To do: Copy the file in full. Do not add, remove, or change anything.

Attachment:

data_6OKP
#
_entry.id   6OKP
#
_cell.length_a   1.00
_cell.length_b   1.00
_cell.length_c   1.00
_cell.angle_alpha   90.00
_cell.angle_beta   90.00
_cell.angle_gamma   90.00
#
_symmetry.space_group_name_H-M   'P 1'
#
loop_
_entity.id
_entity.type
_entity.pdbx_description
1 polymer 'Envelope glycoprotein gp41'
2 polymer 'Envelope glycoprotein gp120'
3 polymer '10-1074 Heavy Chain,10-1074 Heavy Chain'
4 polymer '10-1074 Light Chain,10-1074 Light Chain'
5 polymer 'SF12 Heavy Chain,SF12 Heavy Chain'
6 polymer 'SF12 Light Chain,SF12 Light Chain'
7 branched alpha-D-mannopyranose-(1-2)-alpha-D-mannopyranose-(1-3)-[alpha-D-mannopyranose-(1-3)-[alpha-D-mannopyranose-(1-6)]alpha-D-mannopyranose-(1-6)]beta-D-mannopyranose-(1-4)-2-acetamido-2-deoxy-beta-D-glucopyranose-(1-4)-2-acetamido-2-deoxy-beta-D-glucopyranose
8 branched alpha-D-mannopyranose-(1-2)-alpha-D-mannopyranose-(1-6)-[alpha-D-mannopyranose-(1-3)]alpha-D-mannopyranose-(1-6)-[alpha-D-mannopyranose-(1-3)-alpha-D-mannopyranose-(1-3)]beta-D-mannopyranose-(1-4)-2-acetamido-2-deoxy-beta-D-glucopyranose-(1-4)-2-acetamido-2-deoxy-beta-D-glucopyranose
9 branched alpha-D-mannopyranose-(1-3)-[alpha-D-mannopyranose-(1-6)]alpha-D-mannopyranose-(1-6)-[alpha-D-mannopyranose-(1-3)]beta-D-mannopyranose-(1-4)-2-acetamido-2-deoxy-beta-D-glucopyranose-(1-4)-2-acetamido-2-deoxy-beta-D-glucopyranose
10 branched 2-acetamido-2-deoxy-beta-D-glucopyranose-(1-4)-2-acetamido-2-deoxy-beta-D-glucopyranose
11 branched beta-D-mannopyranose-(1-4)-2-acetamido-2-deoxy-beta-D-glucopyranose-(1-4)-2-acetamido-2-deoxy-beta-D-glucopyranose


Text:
data_6OKP
#
_entry.id   6OKP
#
_cell.length_a   1.00
_cell.length_b   1.00
_cell.length_c   1.00
_cell.angle_alpha   90.00
_cell.angle_beta   90.00
_cell.angle_gamma   90.00
#
_symmetry.space_group_name_H-M   'P 1'
#
loop_
_entity.id
_entity.type
_entity.pdbx_description
1 polymer 'Envelope glycoprotein gp41'
2 polymer 'Envelope glycoprotein gp120'
3 polymer '10-1074 Heavy Chain,10-1074 Heavy Chain'
4 polymer '10-1074 Light Chain,10-1074 Light Chain'
5 polymer 'SF12 Heavy Chain,SF12 Heavy Chain'
6 polymer 'SF12 Light Chain,SF12 Light Chain'
7 branched alpha-D-mannopyranose-(1-2)-alpha-D-mannopyranose-(1-3)-[alpha-D-mannopyranose-(1-3)-[alpha-D-mannopyranose-(1-6)]alpha-D-mannopyranose-(1-6)]beta-D-mannopyranose-(1-4)-2-acetamido-2-deoxy-beta-D-glucopyranose-(1-4)-2-acetamido-2-deoxy-beta-D-glucopyranose
8 branched alpha-D-mannopyranose-(1-2)-alpha-D-mannopyranose-(1-6)-[alpha-D-mannopyranose-(1-3)]alpha-D-mannopyranose-(1-6)-[alpha-D-mannopyranose-(1-3)-alpha-D-mannopyranose-(1-3)]beta-D-mannopyranose-(1-4)-2-acetamido-2-deoxy-beta-D-glucopyranose-(1-4)-2-acetamido-2-deoxy-beta-D-glucopyranose
9 branched alpha-D-mannopyranose-(1-3)-[alpha-D-mannopyranose-(1-6)]alpha-D-mannopyranose-(1-6)-[alpha-D-mannopyranose-(1-3)]beta-D-mannopyranose-(1-4)-2-acetamido-2-deoxy-beta-D-glucopyranose-(1-4)-2-acetamido-2-deoxy-beta-D-glucopyranose
10 branched 2-acetamido-2-deoxy-beta-D-glucopyranose-(1-4)-2-acetamido-2-deoxy-beta-D-glucopyranose
11 branched beta-D-mannopyranose-(1-4)-2-acetamido-2-deoxy-beta-D-glucopyranose-(1-4)-2-acetamido-2-deoxy-beta-D-glucopyranose